by James G. Derian
The Michigan Campaign Finance Act (“MCFA”)1 requires public disclosure of virtually all forms of campaign contributions, including “expenditures” made by independent groups or individuals, in support of or opposition to a candidate. The statute carves out a so-called “issue ad” exception for those ads that do not “support or oppose a … candidate by name or clear inference.”2 The MCFA’s definition of “expenditure” has never been held by a court to be unconstitutionally vague or overbroad.
Nevertheless, at the request of the Michigan Chamber of Commerce, on April 20, 2004, Secretary of State Terri Lynn Land, citing federal precedent, issued an “interpretive statement” declaring that the definition of “expenditure” in the MCFA was unconstitutionally vague and overbroad, thus compelling her to limit its reach by imposing an “express advocacy” standard on the definition. As a result, an independent “issue ad” in Michigan can label a political or judicial candidate a baby killer, for example, and avoid reporting under the MCFA, so long as the ad doesn’t conclude by expressly saying “vote against” or “defeat” the candidate. The Secretary of State’s interpretation exempting all such “issue ads” from public disclosure under the MCFA has triggered a growing landslide of anonymous character assassination ads in Michigan’s political and judicial elections since 2004.
On September 11, 2013, the State Bar of Michigan submitted a formal request to Secretary of State Ruth Johnson requesting a declaratory ruling under the MCFA to reconsider her predecessor’s April 20, 2004 interpretative statement – but only as it applies to judicial candidate issue ads.3 The State Bar’s request was made primarily on the basis of two recent U.S. Supreme Court precedents, which compel reconsideration of this issue with respect to judicial candidate ads.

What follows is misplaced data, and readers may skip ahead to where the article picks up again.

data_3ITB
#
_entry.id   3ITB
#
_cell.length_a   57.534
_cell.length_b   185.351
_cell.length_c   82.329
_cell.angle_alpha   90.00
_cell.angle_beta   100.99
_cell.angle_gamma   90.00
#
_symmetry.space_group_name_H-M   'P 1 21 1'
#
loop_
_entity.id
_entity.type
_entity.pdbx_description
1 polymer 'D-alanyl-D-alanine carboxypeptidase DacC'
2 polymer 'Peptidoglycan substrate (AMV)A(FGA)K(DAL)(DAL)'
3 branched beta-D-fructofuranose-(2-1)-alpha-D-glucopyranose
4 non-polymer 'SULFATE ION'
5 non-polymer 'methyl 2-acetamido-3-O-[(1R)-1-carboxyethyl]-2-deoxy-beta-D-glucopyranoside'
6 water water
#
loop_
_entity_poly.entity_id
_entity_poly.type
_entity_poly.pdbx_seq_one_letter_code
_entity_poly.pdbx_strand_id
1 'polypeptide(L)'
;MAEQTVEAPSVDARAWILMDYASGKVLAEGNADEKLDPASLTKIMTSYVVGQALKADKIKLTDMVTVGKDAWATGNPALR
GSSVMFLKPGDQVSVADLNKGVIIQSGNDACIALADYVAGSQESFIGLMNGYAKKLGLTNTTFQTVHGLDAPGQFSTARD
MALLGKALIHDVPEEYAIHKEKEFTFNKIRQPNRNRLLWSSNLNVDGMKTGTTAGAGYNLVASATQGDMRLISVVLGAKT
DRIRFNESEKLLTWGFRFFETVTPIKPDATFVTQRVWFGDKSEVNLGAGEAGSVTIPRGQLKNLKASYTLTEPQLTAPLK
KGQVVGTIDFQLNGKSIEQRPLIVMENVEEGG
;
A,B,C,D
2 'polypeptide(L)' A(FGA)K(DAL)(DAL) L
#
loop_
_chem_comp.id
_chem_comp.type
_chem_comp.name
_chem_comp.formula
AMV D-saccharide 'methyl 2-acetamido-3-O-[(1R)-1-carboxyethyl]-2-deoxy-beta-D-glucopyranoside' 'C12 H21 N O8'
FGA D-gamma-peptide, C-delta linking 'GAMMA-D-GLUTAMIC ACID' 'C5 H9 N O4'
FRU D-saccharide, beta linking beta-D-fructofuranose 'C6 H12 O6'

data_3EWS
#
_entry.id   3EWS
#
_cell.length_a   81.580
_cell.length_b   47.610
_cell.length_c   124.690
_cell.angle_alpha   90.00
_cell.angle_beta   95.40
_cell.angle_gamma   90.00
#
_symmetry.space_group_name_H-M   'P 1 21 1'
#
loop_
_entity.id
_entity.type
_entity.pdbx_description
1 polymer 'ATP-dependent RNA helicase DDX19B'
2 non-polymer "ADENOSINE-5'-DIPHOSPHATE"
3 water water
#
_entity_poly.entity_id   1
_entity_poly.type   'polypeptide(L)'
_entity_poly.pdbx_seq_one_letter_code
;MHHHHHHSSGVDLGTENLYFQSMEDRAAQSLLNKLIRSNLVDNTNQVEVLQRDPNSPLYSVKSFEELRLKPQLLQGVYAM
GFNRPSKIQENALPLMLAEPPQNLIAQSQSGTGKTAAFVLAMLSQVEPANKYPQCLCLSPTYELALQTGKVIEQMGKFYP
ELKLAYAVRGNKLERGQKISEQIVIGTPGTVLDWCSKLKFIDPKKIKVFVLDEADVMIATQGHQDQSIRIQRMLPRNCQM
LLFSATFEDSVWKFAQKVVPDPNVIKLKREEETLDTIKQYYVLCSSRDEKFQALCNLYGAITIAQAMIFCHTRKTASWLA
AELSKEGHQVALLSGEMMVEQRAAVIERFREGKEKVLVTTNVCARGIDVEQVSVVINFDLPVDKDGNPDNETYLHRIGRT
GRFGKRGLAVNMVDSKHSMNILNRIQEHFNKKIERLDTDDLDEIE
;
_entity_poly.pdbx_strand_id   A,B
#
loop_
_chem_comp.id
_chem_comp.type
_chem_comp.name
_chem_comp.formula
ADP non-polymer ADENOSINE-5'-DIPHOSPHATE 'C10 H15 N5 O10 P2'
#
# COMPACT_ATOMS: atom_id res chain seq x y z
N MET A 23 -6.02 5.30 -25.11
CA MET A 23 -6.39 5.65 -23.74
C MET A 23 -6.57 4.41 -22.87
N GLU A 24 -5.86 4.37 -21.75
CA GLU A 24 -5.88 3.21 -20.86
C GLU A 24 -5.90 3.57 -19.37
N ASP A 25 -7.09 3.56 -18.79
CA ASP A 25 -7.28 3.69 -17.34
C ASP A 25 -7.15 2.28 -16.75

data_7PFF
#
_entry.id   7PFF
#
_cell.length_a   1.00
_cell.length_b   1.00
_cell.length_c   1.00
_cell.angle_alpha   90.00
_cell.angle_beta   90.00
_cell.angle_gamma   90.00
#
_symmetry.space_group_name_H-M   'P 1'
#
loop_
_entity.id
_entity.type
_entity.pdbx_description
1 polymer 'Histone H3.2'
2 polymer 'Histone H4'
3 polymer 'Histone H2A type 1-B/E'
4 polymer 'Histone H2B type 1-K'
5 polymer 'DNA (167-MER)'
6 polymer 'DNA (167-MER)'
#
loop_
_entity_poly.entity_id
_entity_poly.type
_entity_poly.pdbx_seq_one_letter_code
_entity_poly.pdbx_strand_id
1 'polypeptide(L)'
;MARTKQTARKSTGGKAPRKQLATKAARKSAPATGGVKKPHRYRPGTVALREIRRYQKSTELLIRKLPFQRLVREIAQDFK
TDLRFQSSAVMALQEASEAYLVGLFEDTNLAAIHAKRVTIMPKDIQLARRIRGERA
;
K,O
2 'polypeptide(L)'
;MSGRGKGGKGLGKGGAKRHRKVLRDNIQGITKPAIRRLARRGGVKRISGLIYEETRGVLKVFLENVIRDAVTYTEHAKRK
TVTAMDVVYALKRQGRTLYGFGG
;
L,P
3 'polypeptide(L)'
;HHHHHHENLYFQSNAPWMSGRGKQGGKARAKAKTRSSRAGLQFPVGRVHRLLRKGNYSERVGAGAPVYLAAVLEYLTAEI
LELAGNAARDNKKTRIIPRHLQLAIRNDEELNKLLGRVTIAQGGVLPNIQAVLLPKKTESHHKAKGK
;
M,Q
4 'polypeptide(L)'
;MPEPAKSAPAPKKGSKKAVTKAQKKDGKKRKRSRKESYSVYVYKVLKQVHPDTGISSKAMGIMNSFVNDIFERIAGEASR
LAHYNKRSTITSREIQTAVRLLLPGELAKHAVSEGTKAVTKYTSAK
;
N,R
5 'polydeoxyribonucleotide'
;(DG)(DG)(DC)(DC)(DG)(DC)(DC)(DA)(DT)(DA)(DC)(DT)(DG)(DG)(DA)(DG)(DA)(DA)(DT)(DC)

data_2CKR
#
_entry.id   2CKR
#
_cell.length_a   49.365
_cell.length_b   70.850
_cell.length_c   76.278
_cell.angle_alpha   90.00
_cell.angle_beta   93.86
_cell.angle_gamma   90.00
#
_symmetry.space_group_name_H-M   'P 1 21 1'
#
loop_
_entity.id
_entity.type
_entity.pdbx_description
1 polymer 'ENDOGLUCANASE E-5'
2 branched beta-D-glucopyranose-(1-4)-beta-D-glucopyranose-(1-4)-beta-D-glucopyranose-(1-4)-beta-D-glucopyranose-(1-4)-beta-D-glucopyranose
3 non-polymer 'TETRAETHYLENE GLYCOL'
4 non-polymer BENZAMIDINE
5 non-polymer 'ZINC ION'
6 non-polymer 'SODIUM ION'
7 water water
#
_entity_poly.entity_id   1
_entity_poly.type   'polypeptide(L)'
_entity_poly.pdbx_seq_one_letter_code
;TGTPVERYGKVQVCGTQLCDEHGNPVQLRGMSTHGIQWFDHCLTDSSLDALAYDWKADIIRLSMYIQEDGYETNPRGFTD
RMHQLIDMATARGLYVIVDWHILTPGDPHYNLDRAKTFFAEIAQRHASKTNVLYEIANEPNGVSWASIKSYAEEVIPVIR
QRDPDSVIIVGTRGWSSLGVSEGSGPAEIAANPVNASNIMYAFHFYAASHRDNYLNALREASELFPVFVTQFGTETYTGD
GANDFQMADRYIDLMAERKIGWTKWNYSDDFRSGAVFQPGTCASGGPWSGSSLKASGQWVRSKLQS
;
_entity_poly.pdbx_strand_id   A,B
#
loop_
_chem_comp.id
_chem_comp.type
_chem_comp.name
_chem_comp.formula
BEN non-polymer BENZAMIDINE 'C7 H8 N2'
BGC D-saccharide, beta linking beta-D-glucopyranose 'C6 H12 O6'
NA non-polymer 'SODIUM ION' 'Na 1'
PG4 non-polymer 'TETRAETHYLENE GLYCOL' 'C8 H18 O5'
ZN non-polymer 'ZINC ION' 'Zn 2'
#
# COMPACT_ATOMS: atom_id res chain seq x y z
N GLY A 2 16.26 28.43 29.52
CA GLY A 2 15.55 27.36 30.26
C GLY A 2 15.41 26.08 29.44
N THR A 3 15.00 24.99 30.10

The U.S. Supreme Court’s 2007 opinion in Federal Election Commission v. Wisconsin Right to Life4 clarified the distinction under the Federal Election Campaign Act5 between candidate-related ads and purely issue ads. In that case, the Court held that an advertisement should be considered a candidate-related ad or its “functional equivalent” if it is essentially “an appeal to vote for or against a specific candidate.” The Supreme Court went on to explain that genuine issue ads, in contrast to candidate-related ads, “focus on a legislative position, take a position on the issue, exhort the public to adopt that position, and urge the public to contact public officials with respect to the matter.”
The Supreme Court’s definition of issue ad in the Wisconsin Right to Life case shows that advertisements about judicial candidates can never really be fairly characterized as issue ads. Judicial candidates, unlike political candidates, cannot be lobbied on issues. A judge’s rulings must be driven by the law as applied to the facts of a case. Because a judge may not be influenced in his or her rulings by public advertisements, it’s disingenuous to characterize issue ads as solely intended to influence judicial behavior. In the context of a judicial election campaign, negative issue ads can only be reasonably construed as intended to influence voter behavior. That is, asking them to vote against the targeted judicial candidate – which is “express advocacy.”
Fairness and impartiality are cornerstones of every legitimate judicial system. The appearance of judicial impartiality is inevitably undermined by secret judicial election engineering. In Caperton v. A.T. Massey Coal Company,6 the U.S. Supreme Court recognized that “there is serious risk of actual bias when a person with a personal stake in a particular case has had a significant and disproportionate influence in [electing a judge] by raising funds or directing the judge’s election campaign.” The Supreme Court went on to hold that due process required a West Virginia Supreme Court justice to recuse himself because of the multi-million dollar campaign expenditures made in behalf of his election campaign by defendant Massey Coal Company’s CEO, which created the “appearance of a conflict” and a “probability of bias.” At the time of this judicial election campaign, Massey was petitioning the West Virginia Supreme Court for the reversal of a $50 million judgment entered against it at trial.